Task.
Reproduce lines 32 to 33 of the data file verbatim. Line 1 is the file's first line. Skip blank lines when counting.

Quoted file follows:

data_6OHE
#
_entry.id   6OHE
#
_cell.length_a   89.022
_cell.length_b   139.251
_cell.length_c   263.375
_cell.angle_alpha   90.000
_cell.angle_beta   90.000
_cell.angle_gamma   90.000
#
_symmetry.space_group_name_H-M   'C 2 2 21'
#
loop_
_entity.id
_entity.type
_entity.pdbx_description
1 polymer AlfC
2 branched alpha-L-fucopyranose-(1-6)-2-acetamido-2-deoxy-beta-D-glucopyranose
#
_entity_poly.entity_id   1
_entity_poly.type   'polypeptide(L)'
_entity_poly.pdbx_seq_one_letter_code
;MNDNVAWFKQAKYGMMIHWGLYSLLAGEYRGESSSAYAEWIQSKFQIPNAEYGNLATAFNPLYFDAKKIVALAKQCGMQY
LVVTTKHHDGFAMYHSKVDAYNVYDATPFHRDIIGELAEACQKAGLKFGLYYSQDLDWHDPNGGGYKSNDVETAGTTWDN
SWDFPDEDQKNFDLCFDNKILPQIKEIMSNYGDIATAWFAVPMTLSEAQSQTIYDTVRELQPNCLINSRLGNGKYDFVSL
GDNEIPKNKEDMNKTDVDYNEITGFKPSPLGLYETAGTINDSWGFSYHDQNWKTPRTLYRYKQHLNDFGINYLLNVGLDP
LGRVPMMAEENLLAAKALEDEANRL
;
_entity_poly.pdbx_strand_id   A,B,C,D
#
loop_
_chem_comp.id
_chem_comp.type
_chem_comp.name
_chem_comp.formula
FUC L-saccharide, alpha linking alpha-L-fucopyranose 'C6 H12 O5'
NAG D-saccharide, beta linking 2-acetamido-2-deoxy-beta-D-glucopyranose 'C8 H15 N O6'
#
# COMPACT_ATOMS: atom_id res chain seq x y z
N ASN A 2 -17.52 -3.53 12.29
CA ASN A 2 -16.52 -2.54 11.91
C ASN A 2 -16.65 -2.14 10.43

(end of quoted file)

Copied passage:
loop_
_chem_comp.id